Sequestration, debt, deficit and the battle of the budget

Feb. 19, when President Barack Obama marched out firefighters and other first responders in his campaign to shame Congress into passing legislation that would bypass or lessen the impact of the first wave of budget cuts, I was genuinely offended.

Obama knew these cuts were coming, cuts he thought were “absolutely necessary” when he signed the Budget Control Act of 2011. He said as much Feb. 13, 2012 to students at Northern Virginia Community College in Annandale, Va.

“The truth is we’re going to have to make some tough choices in order to put this country back on a more sustainable fiscal path,” he said.

This year, the president has received his tax increases on the rich. With the end of the temporary 2-percent payroll cuts, everyone’s taxes have increased. Up until the zero hour before sequestration, Obama tried to avoid fulfilling the promise of the BCA in taking the first step towards ending Washington’s culture of uncontrolled spending.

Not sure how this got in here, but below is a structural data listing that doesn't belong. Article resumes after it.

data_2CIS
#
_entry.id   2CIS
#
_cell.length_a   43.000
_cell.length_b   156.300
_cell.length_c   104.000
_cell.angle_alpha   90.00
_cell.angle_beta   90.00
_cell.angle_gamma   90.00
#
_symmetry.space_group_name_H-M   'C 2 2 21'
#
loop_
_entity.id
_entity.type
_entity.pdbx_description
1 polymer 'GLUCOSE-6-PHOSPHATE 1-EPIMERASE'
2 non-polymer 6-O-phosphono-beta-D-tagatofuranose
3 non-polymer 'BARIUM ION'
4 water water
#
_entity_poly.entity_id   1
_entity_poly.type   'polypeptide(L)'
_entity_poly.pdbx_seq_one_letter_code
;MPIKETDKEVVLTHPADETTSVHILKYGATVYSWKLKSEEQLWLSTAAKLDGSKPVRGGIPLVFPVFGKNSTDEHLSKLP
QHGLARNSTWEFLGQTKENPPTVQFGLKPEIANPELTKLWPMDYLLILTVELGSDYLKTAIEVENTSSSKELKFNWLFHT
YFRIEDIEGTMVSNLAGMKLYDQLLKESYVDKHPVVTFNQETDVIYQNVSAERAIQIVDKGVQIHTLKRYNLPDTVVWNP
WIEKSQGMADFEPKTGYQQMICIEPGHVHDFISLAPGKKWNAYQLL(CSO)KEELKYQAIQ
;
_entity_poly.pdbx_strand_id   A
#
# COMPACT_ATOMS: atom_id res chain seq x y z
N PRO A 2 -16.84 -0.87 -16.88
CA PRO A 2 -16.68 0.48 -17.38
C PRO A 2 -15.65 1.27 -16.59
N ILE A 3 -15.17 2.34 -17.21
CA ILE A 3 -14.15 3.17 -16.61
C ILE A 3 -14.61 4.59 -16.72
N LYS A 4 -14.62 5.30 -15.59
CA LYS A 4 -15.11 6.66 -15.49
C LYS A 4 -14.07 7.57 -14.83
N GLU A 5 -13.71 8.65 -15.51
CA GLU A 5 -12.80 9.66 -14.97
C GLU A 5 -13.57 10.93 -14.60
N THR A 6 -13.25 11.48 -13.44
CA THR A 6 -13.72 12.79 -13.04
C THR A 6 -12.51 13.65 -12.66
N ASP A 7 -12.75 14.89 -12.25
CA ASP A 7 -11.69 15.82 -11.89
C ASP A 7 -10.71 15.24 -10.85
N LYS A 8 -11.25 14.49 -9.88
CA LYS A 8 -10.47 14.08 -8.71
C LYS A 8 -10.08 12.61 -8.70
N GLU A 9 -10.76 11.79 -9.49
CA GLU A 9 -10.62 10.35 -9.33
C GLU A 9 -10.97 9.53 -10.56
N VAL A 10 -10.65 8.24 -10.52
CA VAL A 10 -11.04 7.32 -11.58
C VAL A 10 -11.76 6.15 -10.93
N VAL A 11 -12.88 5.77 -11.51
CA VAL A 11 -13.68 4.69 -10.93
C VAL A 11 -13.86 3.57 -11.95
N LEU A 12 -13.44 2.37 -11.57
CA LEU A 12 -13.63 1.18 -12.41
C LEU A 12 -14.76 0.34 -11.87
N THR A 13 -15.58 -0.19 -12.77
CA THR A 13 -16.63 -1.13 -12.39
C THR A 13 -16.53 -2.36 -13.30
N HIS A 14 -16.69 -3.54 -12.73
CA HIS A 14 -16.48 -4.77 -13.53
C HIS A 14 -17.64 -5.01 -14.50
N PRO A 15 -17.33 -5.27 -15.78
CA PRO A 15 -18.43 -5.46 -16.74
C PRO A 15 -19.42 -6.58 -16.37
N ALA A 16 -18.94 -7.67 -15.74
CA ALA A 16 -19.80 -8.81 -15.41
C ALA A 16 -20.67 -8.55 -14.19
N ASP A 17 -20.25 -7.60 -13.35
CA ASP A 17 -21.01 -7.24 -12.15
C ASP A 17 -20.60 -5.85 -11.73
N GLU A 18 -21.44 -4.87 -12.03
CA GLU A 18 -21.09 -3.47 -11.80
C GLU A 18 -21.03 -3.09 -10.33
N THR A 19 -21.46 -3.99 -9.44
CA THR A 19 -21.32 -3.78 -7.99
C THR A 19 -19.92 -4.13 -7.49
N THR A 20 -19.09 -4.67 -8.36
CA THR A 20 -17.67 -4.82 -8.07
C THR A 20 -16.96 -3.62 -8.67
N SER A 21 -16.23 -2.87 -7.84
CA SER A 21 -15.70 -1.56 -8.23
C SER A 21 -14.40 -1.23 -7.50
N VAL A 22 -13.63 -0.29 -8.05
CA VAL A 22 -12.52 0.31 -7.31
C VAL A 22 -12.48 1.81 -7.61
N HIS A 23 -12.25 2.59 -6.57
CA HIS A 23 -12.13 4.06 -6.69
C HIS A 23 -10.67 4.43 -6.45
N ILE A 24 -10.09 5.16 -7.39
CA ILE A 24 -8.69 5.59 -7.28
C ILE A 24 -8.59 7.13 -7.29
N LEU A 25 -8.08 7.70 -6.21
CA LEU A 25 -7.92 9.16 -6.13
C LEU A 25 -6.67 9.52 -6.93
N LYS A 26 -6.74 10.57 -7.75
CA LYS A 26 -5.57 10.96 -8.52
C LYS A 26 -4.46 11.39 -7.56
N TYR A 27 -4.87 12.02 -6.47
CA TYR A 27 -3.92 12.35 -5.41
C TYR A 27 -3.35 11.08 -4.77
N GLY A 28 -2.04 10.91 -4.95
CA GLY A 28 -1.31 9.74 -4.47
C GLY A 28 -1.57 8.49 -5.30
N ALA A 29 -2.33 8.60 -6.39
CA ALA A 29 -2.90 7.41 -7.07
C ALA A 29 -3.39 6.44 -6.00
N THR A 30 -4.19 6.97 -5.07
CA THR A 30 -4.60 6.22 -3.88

Still, there is more to be done. In truth, more spending must be cut, and taxes — painful as this reads — must increase. Balancing the budget is not enough; principal on the debt must be paid.

That is just my opinion though. The Opinion Desk wants to know what the Pride thinks in this week’s Voice of the Pride.

Submit your opinions to the Opinion Desk at [email protected]. All submissions must be 500 words or less. For more guidelines, email the [email protected].

 Aaron Manuel is a print journalism senior and may be reached at [email protected]

1 Comment

  • Federal spending has increased 85% in the last 10 years (2002 $2 trillion – 2012 $3.6 trillion). Why is that? The Fed Govt is borrowing and/or printing money at a rate of $50,000 a second. Who do you think will pay for this (with interest)? People need answers to these questions before talking about increasing taxes.

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